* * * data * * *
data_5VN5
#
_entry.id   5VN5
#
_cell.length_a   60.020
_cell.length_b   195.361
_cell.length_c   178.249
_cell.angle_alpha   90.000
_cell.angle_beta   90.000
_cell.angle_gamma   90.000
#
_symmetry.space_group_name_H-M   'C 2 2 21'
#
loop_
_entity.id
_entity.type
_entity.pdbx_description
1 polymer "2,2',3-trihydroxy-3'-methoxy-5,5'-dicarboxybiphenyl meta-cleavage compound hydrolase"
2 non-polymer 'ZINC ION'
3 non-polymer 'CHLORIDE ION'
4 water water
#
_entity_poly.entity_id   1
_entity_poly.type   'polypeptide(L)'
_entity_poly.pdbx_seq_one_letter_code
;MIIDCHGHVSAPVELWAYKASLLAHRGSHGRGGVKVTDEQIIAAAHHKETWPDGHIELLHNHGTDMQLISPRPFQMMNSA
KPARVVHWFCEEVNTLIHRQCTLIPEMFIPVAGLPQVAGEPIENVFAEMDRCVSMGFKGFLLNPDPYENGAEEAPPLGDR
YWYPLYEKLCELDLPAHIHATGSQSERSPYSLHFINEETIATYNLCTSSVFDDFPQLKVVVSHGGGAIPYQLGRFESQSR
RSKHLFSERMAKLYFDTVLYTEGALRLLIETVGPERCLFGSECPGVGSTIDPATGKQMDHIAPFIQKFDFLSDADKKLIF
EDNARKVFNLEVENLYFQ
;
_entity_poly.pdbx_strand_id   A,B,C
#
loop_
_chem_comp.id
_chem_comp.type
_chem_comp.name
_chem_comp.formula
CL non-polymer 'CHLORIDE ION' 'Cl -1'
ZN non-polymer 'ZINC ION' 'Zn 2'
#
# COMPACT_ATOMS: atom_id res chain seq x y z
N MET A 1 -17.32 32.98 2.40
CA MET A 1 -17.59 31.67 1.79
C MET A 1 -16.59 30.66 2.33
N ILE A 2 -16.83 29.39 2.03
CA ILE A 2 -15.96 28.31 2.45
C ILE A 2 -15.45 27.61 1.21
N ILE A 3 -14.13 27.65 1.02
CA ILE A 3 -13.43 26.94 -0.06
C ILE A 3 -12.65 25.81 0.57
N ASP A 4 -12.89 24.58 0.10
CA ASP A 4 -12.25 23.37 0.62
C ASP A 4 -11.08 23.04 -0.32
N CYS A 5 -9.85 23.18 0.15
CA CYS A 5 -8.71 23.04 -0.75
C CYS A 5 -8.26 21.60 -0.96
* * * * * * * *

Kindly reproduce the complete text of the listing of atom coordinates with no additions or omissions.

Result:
data_5VN5
#
_entry.id   5VN5
#
_cell.length_a   60.020
_cell.length_b   195.361
_cell.length_c   178.249
_cell.angle_alpha   90.000
_cell.angle_beta   90.000
_cell.angle_gamma   90.000
#
_symmetry.space_group_name_H-M   'C 2 2 21'
#
loop_
_entity.id
_entity.type
_entity.pdbx_description
1 polymer "2,2',3-trihydroxy-3'-methoxy-5,5'-dicarboxybiphenyl meta-cleavage compound hydrolase"
2 non-polymer 'ZINC ION'
3 non-polymer 'CHLORIDE ION'
4 water water
#
_entity_poly.entity_id   1
_entity_poly.type   'polypeptide(L)'
_entity_poly.pdbx_seq_one_letter_code
;MIIDCHGHVSAPVELWAYKASLLAHRGSHGRGGVKVTDEQIIAAAHHKETWPDGHIELLHNHGTDMQLISPRPFQMMNSA
KPARVVHWFCEEVNTLIHRQCTLIPEMFIPVAGLPQVAGEPIENVFAEMDRCVSMGFKGFLLNPDPYENGAEEAPPLGDR
YWYPLYEKLCELDLPAHIHATGSQSERSPYSLHFINEETIATYNLCTSSVFDDFPQLKVVVSHGGGAIPYQLGRFESQSR
RSKHLFSERMAKLYFDTVLYTEGALRLLIETVGPERCLFGSECPGVGSTIDPATGKQMDHIAPFIQKFDFLSDADKKLIF
EDNARKVFNLEVENLYFQ
;
_entity_poly.pdbx_strand_id   A,B,C
#
loop_
_chem_comp.id
_chem_comp.type
_chem_comp.name
_chem_comp.formula
CL non-polymer 'CHLORIDE ION' 'Cl -1'
ZN non-polymer 'ZINC ION' 'Zn 2'
#
# COMPACT_ATOMS: atom_id res chain seq x y z
N MET A 1 -17.32 32.98 2.40
CA MET A 1 -17.59 31.67 1.79
C MET A 1 -16.59 30.66 2.33
N ILE A 2 -16.83 29.39 2.03
CA ILE A 2 -15.96 28.31 2.45
C ILE A 2 -15.45 27.61 1.21
N ILE A 3 -14.13 27.65 1.02
CA ILE A 3 -13.43 26.94 -0.06
C ILE A 3 -12.65 25.81 0.57
N ASP A 4 -12.89 24.58 0.10
CA ASP A 4 -12.25 23.37 0.62
C ASP A 4 -11.08 23.04 -0.32
N CYS A 5 -9.85 23.18 0.15
CA CYS A 5 -8.71 23.04 -0.75
C CYS A 5 -8.26 21.60 -0.96